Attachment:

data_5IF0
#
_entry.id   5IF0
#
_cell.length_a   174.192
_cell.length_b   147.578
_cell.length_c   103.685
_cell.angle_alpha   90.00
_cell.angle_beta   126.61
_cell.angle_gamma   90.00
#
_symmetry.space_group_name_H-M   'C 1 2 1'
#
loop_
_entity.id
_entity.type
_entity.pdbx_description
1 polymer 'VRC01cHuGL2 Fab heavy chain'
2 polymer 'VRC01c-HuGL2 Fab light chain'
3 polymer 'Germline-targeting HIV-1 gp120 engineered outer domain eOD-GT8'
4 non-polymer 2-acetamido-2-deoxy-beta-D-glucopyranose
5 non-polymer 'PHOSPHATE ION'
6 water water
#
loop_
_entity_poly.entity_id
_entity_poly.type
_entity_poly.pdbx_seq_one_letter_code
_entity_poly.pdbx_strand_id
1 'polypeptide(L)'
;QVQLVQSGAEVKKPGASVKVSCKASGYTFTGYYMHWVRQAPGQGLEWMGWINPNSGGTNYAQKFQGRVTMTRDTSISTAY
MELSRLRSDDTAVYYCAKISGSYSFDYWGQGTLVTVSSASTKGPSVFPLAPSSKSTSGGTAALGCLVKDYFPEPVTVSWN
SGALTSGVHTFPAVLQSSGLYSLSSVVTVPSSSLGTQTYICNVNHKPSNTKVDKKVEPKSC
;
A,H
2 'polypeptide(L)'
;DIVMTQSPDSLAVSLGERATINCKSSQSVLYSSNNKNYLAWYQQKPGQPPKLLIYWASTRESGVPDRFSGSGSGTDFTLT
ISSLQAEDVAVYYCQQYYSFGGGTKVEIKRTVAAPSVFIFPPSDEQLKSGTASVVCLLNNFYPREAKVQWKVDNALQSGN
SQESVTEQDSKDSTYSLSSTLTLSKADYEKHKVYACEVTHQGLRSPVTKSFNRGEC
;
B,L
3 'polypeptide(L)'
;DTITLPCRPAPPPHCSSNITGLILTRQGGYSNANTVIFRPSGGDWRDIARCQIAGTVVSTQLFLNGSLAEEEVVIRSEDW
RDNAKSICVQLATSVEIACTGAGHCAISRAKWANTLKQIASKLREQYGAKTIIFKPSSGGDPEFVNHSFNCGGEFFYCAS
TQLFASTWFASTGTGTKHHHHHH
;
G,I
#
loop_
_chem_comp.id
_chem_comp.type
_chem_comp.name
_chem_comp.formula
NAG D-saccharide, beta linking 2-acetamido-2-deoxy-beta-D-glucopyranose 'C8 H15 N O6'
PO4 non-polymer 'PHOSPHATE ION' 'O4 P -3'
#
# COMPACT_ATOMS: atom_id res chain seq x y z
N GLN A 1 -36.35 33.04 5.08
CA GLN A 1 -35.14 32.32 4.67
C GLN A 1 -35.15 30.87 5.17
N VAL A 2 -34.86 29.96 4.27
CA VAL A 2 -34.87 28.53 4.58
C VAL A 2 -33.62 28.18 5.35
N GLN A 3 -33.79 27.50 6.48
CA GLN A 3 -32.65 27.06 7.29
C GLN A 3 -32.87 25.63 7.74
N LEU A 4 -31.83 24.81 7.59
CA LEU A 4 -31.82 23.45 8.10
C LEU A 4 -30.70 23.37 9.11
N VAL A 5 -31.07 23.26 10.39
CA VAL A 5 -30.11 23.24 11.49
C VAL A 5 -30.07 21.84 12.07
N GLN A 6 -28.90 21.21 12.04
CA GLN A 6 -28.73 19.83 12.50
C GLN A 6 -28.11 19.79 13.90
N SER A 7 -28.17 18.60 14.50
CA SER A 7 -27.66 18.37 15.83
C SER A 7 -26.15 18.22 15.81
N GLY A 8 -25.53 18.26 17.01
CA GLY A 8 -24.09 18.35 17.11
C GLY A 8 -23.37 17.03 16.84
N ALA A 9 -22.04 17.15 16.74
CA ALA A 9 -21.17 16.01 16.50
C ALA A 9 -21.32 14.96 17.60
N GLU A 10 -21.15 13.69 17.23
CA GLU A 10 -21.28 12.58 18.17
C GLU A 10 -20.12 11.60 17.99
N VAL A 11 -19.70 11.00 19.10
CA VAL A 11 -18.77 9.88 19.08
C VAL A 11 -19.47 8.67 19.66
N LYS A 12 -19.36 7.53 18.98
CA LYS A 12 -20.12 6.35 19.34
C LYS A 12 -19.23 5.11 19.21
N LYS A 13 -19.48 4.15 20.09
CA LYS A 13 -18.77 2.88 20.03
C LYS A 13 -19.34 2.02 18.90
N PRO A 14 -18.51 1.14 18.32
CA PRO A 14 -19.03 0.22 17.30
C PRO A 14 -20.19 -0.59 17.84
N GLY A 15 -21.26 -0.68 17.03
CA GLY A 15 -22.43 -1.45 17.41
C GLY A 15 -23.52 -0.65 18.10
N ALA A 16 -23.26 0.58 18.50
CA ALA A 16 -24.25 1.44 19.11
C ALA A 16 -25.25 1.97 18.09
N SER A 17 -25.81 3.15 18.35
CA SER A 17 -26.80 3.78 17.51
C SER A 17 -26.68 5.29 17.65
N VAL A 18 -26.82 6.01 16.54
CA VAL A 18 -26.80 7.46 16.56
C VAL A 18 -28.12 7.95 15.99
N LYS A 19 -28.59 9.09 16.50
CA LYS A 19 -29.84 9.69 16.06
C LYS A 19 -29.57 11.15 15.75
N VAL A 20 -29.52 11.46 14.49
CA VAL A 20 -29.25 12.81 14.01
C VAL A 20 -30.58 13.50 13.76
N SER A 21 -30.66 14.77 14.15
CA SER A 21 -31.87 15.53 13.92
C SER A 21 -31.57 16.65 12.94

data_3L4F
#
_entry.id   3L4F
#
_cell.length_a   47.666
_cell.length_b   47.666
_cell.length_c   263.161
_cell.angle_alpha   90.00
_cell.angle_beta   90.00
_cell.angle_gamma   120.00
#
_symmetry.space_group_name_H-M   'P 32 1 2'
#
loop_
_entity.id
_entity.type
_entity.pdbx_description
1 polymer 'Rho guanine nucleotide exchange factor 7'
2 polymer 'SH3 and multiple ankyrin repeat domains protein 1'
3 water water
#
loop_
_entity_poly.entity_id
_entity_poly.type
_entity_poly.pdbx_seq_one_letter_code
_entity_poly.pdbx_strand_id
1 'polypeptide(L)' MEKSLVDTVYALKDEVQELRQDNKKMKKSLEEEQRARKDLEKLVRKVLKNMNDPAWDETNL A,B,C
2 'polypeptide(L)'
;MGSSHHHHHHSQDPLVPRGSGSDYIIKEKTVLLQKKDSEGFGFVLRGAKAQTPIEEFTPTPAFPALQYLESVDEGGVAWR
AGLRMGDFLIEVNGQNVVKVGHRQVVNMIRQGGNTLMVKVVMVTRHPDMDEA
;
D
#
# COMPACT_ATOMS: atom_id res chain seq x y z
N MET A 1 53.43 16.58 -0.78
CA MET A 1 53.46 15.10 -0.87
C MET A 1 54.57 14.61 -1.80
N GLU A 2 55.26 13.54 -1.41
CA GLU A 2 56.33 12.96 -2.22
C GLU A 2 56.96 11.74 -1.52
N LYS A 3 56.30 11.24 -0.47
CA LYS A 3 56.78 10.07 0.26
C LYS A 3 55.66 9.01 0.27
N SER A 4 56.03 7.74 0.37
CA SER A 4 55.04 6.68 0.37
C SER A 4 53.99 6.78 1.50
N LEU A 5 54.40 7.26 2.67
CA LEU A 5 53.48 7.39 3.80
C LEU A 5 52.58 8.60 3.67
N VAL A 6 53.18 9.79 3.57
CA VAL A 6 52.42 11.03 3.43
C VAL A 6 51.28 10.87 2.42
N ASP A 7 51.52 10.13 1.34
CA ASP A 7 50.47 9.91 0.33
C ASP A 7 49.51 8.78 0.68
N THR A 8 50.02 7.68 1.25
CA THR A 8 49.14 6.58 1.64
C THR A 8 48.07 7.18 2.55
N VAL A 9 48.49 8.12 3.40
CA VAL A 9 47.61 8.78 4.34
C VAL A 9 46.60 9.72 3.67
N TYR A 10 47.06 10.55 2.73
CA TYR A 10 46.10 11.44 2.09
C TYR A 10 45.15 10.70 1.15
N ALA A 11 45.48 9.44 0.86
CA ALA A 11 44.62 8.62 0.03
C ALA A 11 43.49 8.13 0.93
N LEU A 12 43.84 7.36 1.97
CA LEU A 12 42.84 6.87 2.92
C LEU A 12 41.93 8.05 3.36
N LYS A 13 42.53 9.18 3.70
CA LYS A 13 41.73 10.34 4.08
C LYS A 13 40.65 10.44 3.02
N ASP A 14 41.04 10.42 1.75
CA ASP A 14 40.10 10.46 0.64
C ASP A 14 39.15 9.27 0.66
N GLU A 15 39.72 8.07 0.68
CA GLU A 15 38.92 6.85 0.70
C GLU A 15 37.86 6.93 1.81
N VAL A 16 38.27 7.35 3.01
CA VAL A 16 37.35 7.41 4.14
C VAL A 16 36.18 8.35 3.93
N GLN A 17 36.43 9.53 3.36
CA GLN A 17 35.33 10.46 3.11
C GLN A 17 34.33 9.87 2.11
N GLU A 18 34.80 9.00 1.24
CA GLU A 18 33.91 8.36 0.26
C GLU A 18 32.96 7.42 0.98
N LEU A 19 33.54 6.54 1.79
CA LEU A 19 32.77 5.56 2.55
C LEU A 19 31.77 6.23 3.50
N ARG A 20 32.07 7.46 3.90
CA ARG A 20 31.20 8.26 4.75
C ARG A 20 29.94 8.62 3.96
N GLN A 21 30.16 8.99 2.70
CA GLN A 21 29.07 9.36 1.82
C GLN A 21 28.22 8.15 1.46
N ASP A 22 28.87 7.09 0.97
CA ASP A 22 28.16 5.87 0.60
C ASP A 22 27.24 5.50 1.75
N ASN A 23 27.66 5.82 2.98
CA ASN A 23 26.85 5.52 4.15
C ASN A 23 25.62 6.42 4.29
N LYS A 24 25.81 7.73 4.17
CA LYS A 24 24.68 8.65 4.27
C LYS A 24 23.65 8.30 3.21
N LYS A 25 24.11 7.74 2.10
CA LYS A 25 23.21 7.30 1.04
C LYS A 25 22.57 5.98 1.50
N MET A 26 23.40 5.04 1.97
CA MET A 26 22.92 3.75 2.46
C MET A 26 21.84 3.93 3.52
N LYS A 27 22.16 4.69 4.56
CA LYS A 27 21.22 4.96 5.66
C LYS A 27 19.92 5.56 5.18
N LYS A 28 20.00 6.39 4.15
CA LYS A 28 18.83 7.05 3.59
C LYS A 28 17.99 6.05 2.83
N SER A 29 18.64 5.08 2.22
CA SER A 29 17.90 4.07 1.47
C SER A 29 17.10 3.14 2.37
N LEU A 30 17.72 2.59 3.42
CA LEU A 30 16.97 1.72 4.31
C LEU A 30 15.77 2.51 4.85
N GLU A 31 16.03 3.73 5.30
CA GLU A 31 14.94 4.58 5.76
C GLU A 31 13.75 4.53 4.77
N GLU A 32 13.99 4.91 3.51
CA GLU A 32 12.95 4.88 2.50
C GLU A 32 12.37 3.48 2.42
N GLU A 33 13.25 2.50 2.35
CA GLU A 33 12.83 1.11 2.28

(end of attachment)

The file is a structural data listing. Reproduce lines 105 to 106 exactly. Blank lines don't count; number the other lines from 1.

C ALA A 16 -25.25 1.97 18.09
N SER A 17 -25.81 3.15 18.35